Abstractly a user must have a key which designates a meter. Each meter has a limit which is a variable non-negative real number. There is one special (primordial) meter with no limit and which needs no key. Each meter itself has a key to a ‘superior’ meter. To use the resource a meter key is necessary and sufficient. Any usage goes against the limit in the designated meter and recursively the superior meters. This chain must terminate in the primordial meter. Authority is distributed somehow to mechanisms that can read and write the individual meter limits. It is widely possible to create new meters given a meter key to serve to designate its superior meter.
Notably absent is the restriction that the limits in meters inferior to a meter X sum to less than the limit in X. Thus the title ‘OverAllocation’. Some resource allocation is like borrowing as when the Keykos space bank sells a page (for data) whence the limits go down. The page can be sold back to the bank whereupon the limits of the bank increases again.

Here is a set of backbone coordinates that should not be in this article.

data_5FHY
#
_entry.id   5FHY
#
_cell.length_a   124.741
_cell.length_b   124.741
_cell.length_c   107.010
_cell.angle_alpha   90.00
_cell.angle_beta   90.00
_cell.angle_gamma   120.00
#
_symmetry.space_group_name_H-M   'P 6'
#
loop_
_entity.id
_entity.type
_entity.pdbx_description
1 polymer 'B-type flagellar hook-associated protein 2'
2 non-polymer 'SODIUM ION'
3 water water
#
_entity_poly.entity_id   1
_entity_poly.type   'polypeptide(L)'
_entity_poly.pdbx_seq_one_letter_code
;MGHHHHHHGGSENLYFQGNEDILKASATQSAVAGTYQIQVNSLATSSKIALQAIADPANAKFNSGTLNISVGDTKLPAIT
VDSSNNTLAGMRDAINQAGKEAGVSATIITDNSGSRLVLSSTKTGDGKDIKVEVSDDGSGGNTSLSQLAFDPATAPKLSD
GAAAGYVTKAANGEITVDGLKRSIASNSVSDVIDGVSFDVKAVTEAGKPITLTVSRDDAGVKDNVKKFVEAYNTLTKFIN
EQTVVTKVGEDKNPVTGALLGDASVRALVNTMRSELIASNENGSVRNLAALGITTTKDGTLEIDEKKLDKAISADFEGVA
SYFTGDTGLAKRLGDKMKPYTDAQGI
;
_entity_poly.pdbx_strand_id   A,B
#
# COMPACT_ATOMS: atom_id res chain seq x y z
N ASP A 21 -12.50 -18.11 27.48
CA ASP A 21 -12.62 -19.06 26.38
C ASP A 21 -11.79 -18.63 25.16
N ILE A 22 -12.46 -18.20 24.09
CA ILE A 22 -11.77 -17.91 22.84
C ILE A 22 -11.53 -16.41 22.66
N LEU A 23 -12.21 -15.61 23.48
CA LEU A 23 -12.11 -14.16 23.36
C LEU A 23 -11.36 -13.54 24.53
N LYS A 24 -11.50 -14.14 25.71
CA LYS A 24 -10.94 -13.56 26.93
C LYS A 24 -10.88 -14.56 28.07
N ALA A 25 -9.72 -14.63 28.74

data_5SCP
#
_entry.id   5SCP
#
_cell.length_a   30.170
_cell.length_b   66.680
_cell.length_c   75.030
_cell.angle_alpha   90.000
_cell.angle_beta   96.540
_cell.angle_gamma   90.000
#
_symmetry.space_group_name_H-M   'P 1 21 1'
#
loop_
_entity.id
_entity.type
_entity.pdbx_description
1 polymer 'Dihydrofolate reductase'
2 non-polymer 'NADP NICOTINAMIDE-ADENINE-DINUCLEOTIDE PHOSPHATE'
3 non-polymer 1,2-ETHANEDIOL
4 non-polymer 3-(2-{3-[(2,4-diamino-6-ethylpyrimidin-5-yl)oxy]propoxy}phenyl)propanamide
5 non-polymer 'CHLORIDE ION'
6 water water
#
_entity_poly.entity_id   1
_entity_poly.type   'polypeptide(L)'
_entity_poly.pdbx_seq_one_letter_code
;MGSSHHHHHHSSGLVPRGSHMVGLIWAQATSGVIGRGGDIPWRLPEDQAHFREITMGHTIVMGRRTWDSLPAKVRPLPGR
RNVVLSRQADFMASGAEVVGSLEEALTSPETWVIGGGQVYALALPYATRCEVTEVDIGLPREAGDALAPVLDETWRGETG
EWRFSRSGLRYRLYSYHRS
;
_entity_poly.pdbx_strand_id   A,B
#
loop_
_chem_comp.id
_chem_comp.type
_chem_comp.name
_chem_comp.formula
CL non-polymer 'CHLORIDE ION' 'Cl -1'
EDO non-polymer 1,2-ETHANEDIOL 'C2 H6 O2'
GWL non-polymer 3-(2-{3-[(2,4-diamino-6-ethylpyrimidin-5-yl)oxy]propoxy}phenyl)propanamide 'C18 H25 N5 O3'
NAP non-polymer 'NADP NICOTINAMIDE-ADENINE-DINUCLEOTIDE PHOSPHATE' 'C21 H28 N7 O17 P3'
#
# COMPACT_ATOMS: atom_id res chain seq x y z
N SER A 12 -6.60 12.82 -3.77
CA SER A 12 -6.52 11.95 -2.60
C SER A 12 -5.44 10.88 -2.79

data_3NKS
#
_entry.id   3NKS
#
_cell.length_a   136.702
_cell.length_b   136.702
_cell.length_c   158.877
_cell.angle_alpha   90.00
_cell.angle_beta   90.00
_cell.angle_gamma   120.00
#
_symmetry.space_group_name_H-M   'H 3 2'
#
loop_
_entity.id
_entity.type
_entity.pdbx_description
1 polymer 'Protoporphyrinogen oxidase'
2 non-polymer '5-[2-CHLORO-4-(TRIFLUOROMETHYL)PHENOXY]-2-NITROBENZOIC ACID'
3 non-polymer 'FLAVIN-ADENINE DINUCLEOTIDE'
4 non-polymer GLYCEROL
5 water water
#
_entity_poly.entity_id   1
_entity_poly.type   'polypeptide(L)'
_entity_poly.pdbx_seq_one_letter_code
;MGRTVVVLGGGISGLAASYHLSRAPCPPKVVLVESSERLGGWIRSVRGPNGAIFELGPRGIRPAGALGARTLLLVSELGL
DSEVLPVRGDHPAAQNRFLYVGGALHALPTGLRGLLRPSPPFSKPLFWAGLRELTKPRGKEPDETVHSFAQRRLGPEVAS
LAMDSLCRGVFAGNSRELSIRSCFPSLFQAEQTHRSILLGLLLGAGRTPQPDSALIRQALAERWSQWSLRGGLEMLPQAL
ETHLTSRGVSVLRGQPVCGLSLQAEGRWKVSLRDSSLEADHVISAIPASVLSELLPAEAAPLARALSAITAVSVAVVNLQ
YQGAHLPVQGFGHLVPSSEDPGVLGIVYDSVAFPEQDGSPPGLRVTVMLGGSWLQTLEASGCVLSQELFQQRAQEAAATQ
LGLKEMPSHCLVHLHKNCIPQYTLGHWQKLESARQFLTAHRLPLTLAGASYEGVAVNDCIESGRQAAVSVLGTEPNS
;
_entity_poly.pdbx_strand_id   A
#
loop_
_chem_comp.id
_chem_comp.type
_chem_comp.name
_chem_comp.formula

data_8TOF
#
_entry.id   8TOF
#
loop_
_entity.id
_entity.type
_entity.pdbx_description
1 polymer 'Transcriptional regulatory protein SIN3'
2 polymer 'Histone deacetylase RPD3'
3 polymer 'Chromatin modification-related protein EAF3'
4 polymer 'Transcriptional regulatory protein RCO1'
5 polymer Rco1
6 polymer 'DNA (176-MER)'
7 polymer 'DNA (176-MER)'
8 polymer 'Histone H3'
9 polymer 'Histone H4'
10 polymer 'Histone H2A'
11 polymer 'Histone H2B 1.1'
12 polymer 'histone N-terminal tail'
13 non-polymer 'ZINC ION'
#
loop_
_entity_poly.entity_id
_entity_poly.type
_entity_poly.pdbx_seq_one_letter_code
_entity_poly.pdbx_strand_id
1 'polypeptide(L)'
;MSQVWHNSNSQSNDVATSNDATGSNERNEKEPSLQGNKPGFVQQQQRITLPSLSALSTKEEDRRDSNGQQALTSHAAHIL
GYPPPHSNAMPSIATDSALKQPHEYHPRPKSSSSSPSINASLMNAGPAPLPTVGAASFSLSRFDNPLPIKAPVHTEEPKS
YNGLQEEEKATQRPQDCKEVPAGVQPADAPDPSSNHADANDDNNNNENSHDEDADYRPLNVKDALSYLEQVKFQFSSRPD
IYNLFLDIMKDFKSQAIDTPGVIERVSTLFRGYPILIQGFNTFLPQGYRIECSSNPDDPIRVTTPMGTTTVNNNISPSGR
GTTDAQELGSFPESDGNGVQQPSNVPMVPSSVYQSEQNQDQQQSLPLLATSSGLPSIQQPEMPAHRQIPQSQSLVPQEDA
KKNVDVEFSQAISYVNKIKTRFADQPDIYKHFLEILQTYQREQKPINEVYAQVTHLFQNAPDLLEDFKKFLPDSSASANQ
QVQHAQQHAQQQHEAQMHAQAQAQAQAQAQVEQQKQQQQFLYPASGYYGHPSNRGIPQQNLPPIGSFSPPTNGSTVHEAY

Authority over the mechanisms that govern the limits is distributed to those with responsibility of limiting allocation. Keykos uses this pattern in two contexts:
The applications I have seen had until recently were put in place because the resource was dear. It allows mission critical applications to be assured of necessary resources. Two more reasons have recently popped up: